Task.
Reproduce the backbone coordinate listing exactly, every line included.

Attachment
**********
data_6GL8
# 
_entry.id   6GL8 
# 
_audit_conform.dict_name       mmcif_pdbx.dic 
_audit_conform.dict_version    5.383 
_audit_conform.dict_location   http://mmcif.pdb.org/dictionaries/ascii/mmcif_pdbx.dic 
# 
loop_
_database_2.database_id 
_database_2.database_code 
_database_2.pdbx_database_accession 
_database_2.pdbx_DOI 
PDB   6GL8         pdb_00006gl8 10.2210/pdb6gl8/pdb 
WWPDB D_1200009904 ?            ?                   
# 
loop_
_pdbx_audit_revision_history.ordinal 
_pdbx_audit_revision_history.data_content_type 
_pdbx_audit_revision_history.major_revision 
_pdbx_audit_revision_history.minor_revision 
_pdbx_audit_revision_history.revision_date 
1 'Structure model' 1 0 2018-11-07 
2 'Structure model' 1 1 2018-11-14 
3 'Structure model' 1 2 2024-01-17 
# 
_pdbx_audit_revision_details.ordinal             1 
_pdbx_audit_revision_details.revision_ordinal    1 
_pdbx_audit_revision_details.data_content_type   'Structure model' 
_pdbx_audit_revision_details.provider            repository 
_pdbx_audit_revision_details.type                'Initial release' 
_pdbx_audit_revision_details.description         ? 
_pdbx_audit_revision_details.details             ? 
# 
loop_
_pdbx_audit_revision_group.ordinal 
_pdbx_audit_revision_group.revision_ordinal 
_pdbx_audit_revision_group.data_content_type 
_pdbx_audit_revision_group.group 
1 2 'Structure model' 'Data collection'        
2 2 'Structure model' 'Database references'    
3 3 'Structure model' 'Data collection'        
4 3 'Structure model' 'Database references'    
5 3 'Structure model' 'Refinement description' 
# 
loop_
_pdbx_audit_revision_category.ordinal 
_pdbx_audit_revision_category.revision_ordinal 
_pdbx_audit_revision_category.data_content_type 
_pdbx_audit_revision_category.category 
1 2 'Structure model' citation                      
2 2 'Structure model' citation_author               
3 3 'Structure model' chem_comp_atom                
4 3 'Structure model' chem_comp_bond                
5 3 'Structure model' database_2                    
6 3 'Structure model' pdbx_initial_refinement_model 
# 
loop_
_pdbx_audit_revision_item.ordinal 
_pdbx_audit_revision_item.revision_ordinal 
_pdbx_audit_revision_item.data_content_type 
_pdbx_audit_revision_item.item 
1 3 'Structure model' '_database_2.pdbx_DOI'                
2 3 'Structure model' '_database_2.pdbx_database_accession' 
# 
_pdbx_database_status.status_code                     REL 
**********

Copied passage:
data_6GL8
# 
_entry.id   6GL8 
# 
_audit_conform.dict_name       mmcif_pdbx.dic 
_audit_conform.dict_version    5.383 
_audit_conform.dict_location   http://mmcif.pdb.org/dictionaries/ascii/mmcif_pdbx.dic 
# 
loop_
_database_2.database_id 
_database_2.database_code 
_database_2.pdbx_database_accession 
_database_2.pdbx_DOI 
PDB   6GL8         pdb_00006gl8 10.2210/pdb6gl8/pdb 
WWPDB D_1200009904 ?            ?                   
# 
loop_
_pdbx_audit_revision_history.ordinal 
_pdbx_audit_revision_history.data_content_type 
_pdbx_audit_revision_history.major_revision 
_pdbx_audit_revision_history.minor_revision 
_pdbx_audit_revision_history.revision_date 
1 'Structure model' 1 0 2018-11-07 
2 'Structure model' 1 1 2018-11-14 
3 'Structure model' 1 2 2024-01-17 
# 
_pdbx_audit_revision_details.ordinal             1 
_pdbx_audit_revision_details.revision_ordinal    1 
_pdbx_audit_revision_details.data_content_type   'Structure model' 
_pdbx_audit_revision_details.provider            repository 
_pdbx_audit_revision_details.type                'Initial release' 
_pdbx_audit_revision_details.description         ? 
_pdbx_audit_revision_details.details             ? 
# 
loop_
_pdbx_audit_revision_group.ordinal 
_pdbx_audit_revision_group.revision_ordinal 
_pdbx_audit_revision_group.data_content_type 
_pdbx_audit_revision_group.group 
1 2 'Structure model' 'Data collection'        
2 2 'Structure model' 'Database references'    
3 3 'Structure model' 'Data collection'        
4 3 'Structure model' 'Database references'    
5 3 'Structure model' 'Refinement description' 
# 
loop_
_pdbx_audit_revision_category.ordinal 
_pdbx_audit_revision_category.revision_ordinal 
_pdbx_audit_revision_category.data_content_type 
_pdbx_audit_revision_category.category 
1 2 'Structure model' citation                      
2 2 'Structure model' citation_author               
3 3 'Structure model' chem_comp_atom                
4 3 'Structure model' chem_comp_bond                
5 3 'Structure model' database_2                    
6 3 'Structure model' pdbx_initial_refinement_model 
# 
loop_
_pdbx_audit_revision_item.ordinal 
_pdbx_audit_revision_item.revision_ordinal 
_pdbx_audit_revision_item.data_content_type 
_pdbx_audit_revision_item.item 
1 3 'Structure model' '_database_2.pdbx_DOI'                
2 3 'Structure model' '_database_2.pdbx_database_accession' 
# 
_pdbx_database_status.status_code                     REL 